Growing up, Joel’s 10 siblings called him “Negro.”
Born to a Mexican family in Chicago, Joel was the only child without light skin or fair eyes. His mother marked the contrast between her children by calling him a “f—ing monkey.”
“That’d bring down my self-esteem,” said Joel, 26, who still considers himself “ugly.”
Joel is not particularly tall, maybe 5’8, but he’s wiry and athletic (he fights in mixed martial arts on the side) with light brown skin and closely-shaved hair.
He walked into class a little after 9:30 with an unopened bag of hot Fritos and green headphones, and almost immediately teased one of his peers, a man we’ll call Javier, for saying that he’d been there since 8:30.
“He’s really dedicated!” Joel joked as everyone wondered why he’d shown up so early. (The answer, Javier suggested, was that he didn’t have anywhere else to be.)
Despite the good-natured ribbing, Joel has a dark side, a rush to rage he says he inherited from his abusive mother.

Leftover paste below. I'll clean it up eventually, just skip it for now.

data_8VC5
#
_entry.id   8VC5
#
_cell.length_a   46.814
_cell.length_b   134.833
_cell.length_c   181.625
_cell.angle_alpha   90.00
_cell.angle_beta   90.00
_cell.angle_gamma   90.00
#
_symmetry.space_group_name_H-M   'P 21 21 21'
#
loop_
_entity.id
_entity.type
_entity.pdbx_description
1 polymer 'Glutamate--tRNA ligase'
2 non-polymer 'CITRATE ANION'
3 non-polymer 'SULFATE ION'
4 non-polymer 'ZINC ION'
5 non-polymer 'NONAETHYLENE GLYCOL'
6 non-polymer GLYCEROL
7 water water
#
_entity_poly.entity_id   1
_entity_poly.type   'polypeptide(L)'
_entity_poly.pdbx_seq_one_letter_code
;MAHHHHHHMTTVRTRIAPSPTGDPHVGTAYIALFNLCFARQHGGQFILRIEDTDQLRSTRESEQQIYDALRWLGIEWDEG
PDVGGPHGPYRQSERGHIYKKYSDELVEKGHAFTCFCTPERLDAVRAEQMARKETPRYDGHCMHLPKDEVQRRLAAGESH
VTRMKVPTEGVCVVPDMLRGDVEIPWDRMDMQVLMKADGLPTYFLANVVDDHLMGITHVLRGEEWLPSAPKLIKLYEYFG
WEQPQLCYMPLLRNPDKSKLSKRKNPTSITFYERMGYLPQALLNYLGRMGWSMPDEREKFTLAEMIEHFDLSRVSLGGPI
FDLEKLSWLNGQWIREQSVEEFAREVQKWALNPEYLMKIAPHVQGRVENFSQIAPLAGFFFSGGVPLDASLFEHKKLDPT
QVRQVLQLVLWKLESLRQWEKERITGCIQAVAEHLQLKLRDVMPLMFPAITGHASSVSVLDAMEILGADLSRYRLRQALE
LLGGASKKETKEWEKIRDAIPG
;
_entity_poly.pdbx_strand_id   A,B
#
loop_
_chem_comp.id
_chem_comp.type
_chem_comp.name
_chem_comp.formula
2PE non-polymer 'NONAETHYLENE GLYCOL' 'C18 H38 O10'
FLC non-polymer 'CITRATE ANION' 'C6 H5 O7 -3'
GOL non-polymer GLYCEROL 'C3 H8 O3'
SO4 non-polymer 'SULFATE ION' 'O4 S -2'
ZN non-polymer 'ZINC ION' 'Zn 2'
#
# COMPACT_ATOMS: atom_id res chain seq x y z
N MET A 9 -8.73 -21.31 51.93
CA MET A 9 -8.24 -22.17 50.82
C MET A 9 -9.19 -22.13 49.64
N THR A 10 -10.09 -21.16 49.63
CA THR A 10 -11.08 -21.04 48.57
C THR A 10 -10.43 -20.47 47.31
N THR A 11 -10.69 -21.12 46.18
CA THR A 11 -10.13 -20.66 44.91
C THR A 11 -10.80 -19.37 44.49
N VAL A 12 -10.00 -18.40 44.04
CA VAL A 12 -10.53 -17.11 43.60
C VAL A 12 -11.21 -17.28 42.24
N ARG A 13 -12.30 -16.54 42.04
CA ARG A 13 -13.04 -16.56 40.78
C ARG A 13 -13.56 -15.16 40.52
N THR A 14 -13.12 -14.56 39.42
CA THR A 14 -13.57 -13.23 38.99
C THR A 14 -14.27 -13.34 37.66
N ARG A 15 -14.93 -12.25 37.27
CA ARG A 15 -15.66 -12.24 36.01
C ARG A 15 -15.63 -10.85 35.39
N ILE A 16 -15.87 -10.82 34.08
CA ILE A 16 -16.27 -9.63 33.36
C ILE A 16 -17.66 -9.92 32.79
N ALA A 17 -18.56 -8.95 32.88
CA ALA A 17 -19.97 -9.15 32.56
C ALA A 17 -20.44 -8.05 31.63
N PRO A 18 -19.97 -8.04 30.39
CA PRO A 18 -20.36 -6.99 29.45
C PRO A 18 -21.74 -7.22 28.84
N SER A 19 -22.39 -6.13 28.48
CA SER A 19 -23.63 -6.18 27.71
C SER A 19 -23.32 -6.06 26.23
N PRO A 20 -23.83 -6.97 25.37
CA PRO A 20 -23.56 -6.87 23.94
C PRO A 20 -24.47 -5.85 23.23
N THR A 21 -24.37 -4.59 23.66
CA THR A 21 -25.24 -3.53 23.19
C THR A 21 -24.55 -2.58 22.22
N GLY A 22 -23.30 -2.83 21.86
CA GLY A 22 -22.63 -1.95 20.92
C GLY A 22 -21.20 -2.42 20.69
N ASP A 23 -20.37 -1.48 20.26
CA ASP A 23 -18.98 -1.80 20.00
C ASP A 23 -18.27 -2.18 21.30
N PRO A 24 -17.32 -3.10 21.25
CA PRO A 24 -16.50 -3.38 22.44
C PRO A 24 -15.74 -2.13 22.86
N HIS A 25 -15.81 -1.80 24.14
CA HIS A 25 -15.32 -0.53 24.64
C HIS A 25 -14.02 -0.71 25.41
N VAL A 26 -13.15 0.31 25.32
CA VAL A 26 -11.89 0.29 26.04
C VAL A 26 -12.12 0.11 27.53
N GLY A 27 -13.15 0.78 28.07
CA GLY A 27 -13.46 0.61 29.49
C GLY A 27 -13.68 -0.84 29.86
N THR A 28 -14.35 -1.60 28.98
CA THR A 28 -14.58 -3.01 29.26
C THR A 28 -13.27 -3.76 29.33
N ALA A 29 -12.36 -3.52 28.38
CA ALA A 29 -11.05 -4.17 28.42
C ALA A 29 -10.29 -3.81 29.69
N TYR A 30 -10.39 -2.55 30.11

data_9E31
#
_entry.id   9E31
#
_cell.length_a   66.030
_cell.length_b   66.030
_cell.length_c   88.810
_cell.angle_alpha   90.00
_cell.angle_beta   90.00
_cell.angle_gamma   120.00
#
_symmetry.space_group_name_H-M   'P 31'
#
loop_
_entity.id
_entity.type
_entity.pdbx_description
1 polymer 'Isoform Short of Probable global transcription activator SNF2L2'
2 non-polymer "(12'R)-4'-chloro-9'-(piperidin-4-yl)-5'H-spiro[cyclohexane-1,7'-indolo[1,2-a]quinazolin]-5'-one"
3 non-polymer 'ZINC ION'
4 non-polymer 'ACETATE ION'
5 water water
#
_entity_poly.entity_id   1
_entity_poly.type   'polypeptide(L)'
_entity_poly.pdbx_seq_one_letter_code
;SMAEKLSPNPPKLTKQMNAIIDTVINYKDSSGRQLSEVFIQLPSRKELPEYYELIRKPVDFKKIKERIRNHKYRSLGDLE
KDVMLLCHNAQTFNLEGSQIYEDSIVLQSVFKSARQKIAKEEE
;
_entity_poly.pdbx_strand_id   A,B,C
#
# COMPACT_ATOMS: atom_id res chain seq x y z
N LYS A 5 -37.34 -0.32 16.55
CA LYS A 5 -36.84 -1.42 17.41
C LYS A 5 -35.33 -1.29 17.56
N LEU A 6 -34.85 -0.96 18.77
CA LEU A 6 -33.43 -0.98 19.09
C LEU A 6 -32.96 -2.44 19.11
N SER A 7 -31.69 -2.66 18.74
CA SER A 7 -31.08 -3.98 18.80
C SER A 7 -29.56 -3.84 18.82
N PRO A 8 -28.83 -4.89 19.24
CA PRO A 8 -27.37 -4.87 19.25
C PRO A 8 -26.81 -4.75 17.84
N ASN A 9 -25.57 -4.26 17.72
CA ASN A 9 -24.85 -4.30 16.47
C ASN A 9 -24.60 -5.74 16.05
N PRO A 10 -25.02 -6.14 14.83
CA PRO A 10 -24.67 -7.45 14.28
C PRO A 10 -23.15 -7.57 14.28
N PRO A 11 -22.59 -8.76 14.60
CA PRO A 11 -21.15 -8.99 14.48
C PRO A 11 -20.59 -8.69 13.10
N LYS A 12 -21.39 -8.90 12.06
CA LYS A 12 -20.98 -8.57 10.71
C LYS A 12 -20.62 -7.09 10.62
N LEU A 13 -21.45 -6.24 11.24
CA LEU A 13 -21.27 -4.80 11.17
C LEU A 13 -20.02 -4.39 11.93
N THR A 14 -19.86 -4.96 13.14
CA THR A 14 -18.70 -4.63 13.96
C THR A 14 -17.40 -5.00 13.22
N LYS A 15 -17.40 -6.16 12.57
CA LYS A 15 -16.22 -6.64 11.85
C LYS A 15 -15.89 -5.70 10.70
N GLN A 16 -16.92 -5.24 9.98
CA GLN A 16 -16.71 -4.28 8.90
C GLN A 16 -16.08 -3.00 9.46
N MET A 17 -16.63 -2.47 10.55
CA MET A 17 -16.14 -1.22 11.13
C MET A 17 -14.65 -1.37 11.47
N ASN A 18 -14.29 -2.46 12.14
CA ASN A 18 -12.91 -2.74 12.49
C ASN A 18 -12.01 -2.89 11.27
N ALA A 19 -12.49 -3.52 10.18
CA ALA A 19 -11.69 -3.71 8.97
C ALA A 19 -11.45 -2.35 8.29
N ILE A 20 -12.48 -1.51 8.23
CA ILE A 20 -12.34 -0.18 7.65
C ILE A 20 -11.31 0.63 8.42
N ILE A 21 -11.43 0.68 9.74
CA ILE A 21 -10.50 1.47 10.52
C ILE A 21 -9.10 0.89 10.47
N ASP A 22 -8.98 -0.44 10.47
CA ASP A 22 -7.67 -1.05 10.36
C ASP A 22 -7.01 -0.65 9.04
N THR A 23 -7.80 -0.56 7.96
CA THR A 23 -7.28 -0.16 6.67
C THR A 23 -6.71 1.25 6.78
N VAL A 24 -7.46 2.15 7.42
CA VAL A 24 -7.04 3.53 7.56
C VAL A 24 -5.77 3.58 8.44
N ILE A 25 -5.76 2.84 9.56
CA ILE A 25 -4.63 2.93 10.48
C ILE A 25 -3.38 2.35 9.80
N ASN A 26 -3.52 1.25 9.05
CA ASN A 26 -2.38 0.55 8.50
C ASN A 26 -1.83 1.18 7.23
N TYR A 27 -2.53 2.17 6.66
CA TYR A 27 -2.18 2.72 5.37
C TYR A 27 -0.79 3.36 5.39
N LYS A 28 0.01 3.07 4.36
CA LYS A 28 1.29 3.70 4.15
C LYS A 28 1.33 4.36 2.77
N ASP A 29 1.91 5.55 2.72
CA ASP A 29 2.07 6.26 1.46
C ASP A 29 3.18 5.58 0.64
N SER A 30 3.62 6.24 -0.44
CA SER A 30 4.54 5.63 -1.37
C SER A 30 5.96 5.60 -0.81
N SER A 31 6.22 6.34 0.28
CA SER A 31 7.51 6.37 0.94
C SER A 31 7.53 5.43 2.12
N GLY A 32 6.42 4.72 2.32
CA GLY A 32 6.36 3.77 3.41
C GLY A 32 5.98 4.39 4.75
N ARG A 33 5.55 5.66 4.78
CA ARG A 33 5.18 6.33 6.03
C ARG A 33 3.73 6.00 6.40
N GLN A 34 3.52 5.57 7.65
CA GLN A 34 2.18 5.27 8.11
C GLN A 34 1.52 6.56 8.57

“I look up to my dad [because] he puts up with a lot of my mom’s insults,” Joel told me after the session. She’s “one of those Mexicans with a loose tongue.”
Joel has been attending domestic violence counseling at Healthcare Alternative Systems, which runs a 24-week group therapy program for domestic abusers (the bare minimum under state law), for about two months.
Unlike many of his peers, Joel didn’t physically beat a girlfriend. Instead, he abused her psychologically and emotionally, backing her into corners and screaming while refusing to grant her escape.
One of his core problems is jealousy, which leads Joel to become controlling. His girlfriend “ “likes to go out” at 12 and stay out “until 6 A.M.” as he wondered, “What the hell is she doing?”
“If you wanna [go out] come home at a f—ing reasonable time,” Joel recounted himself saying. “That’s not lady-like.”